Altitude Sickness in the Rwenzori Mountains

Along with the thrills of trekking, summiting the Rwenzori Mountains’ Margherita summit provides breathtaking vistas of glaciers, snow-capped mountains, and far-reaching views of the Virunga Mountain Ranges in the Democratic Republic of the Congo (DRC).

Protected by the Rwenzori Mountains National Park, the Rwenzori Mountains are some of Africa’s top destinations for mountaineering tours, and hiking to the top of the Rwenzori Mountains may be a rewarding experience. Elevated at 5,109 meters above sea level, the Rwenzori Mountains rank as the third highest peak in Africa spanning over 120 kilometers along the Ugandan border with the Democratic Republic of Congo (DRC).  The Rwenzori Mountains are the Nile’s highest and most permanent source, and they serve as an important water catchment; numerous fast-flowing rivers, stunning waterfalls, and encrusted vegetation make the destination extraordinarily picturesque and appealing.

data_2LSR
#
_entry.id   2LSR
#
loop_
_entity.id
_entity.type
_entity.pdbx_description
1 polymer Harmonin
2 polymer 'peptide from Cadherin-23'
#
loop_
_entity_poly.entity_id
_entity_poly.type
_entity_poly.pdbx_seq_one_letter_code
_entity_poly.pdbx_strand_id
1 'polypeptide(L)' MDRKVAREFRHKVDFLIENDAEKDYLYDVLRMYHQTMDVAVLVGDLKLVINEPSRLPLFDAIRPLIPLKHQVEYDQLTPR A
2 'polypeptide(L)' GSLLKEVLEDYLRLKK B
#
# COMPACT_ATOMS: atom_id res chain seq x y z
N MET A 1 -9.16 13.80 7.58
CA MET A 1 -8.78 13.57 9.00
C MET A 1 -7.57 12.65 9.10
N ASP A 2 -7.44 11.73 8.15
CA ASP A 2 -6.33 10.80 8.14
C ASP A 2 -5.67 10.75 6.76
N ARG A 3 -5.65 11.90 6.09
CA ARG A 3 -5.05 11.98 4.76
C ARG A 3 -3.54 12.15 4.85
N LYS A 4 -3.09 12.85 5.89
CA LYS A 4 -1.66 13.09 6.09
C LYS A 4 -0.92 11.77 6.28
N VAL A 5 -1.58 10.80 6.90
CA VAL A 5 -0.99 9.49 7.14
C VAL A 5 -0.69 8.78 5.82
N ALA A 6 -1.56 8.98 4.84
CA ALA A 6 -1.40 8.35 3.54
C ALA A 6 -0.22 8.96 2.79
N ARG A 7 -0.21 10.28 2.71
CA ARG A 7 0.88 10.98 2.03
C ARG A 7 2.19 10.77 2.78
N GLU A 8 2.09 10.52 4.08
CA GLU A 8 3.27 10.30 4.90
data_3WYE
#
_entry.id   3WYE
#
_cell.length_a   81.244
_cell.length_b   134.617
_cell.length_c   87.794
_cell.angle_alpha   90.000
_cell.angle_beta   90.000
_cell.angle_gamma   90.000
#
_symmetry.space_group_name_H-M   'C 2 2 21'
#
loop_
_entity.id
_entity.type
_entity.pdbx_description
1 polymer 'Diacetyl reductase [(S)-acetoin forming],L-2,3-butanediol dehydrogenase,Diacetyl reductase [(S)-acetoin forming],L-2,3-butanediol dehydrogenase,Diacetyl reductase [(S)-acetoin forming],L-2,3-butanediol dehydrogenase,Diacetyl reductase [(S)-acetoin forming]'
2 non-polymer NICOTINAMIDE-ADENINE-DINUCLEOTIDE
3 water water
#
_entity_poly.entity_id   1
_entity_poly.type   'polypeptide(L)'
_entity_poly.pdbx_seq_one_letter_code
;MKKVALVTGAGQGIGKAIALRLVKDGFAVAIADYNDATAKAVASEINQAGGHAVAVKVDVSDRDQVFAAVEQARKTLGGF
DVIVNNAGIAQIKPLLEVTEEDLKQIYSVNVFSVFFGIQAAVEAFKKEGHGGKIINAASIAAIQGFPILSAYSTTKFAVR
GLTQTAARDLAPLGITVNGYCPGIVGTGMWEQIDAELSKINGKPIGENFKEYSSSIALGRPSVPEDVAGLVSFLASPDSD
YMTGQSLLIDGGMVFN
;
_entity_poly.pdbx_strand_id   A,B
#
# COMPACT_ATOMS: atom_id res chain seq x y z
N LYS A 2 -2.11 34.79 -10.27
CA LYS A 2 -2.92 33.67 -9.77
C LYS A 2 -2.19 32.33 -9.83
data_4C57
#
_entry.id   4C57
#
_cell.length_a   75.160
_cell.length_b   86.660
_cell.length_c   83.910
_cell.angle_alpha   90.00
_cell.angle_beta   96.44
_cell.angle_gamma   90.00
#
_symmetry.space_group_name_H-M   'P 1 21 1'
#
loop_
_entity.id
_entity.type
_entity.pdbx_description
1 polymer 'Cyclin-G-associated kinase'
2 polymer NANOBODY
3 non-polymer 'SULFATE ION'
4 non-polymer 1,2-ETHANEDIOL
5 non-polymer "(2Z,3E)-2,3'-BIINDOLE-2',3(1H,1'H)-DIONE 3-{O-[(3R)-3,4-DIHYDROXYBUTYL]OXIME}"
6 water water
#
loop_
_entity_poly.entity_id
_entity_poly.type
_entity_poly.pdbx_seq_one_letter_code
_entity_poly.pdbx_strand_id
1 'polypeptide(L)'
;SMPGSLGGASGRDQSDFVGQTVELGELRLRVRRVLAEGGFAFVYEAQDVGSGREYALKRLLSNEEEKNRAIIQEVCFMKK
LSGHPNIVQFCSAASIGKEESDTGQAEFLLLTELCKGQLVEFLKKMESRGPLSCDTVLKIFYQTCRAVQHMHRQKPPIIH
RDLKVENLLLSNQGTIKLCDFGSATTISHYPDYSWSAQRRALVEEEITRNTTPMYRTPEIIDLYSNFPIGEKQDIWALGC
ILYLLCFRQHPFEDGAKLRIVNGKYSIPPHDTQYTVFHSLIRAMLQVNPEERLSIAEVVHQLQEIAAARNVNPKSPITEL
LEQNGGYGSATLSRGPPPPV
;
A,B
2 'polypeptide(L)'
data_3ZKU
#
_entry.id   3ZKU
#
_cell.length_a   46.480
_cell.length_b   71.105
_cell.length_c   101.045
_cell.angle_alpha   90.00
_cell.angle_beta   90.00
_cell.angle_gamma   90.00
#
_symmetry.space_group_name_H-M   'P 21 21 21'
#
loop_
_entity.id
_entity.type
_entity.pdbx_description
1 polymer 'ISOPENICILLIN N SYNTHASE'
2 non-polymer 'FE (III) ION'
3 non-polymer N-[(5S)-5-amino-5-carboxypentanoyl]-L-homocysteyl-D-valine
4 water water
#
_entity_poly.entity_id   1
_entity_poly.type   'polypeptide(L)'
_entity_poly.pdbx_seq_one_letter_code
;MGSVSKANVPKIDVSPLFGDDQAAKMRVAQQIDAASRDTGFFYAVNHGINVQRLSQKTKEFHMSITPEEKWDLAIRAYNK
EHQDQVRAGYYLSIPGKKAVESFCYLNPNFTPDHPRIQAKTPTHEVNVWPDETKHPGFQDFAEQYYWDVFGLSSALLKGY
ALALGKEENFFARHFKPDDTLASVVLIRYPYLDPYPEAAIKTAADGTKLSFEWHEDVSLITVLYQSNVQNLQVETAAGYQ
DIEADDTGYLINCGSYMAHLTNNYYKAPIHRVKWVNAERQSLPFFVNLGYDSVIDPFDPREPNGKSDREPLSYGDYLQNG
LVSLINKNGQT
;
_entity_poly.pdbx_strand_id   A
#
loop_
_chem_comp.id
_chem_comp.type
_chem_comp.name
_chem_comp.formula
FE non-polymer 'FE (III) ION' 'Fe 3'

Along with the thrills of trekking, summiting the Rwenzori Mountains’ Margherita summit provides breathtaking vistas of glaciers, snow-capped mountains, and far-reaching views of the Virunga Mountain Ranges in the Democratic Republic of the Congo (DRC). Hiking Mount Rwenzori is such an amazing adventure safari experience; however, it is critical to recognize the physiological and physical challenges one may face when exploring for adventure at high elevations. One ought to be aware of some of the dangers of hiking the Rwenzori Mountains, as well as the safety precautions one may need to take to overcome those challenges: one of the major challenges is altitude sickness!

What is Altitude Sickness?